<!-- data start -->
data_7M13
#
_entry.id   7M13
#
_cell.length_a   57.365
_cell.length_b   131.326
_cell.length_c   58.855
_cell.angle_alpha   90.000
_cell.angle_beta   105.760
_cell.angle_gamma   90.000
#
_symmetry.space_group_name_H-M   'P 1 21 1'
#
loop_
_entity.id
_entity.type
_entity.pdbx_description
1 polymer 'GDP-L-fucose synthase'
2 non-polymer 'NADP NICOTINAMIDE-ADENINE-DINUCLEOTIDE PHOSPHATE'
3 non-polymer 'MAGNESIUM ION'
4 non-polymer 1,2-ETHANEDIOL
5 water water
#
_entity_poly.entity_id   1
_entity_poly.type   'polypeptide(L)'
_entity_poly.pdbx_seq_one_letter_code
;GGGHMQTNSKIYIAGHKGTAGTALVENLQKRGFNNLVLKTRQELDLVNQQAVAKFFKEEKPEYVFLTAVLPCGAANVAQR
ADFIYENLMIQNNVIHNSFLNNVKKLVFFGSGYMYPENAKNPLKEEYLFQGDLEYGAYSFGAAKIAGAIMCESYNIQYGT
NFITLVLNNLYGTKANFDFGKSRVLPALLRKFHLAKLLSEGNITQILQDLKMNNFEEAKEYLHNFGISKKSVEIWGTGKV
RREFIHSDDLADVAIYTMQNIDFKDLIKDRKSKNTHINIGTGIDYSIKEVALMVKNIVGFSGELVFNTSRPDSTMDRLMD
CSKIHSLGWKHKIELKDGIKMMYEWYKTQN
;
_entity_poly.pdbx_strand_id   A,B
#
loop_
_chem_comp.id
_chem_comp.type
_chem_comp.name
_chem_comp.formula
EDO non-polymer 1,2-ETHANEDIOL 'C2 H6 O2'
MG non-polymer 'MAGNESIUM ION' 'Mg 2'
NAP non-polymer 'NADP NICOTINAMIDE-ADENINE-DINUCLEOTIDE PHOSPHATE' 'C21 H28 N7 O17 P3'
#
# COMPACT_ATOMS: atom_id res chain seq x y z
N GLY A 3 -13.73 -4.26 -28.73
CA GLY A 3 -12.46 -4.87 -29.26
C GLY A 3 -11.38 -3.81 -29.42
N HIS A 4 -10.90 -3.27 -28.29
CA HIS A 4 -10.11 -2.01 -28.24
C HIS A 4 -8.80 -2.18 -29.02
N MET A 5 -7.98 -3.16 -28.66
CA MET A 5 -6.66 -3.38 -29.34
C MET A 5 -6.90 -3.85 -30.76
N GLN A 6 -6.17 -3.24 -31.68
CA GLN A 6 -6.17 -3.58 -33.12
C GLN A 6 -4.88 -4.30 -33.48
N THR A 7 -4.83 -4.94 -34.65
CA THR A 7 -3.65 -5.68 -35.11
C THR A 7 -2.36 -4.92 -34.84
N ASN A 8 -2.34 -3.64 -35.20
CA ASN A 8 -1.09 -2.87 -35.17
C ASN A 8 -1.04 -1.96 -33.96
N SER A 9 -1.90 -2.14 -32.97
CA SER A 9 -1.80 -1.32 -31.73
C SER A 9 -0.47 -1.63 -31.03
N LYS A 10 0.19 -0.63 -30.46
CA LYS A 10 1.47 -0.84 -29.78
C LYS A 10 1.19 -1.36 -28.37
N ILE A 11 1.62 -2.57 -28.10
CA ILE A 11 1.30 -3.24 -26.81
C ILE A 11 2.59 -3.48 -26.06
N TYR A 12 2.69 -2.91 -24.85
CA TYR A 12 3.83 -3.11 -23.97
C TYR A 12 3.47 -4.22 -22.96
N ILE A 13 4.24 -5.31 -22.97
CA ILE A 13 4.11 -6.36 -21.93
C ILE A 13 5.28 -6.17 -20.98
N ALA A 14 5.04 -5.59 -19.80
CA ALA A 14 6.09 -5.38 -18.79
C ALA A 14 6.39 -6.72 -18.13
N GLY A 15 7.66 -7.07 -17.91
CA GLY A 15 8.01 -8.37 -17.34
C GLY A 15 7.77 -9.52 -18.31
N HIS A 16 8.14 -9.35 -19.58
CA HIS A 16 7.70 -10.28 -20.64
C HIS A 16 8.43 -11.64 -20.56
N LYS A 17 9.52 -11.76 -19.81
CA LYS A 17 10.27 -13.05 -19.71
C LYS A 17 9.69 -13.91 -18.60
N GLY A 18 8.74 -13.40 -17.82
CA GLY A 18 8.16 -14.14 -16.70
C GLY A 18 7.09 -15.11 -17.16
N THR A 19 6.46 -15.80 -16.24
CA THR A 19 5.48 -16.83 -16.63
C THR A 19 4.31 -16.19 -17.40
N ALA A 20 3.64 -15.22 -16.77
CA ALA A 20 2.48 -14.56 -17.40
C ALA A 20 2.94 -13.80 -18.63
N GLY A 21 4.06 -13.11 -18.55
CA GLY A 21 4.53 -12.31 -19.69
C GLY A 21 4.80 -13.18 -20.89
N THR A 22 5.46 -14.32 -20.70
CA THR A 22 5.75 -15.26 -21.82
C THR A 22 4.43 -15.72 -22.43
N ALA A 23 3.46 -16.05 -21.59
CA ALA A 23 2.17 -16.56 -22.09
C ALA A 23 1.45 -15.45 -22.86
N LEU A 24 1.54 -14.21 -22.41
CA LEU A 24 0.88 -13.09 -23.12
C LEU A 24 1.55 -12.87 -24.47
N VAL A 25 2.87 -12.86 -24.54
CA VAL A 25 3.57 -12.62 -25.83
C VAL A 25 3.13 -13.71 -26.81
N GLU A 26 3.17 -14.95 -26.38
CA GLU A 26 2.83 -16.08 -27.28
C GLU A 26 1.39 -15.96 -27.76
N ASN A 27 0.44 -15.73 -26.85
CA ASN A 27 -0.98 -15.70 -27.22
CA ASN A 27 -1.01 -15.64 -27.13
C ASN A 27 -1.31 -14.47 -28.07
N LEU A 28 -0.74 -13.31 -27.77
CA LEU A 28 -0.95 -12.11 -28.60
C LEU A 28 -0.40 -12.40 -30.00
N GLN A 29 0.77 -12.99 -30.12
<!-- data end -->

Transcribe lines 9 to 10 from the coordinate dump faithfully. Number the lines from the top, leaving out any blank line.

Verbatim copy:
_cell.angle_beta   105.760
_cell.angle_gamma   90.000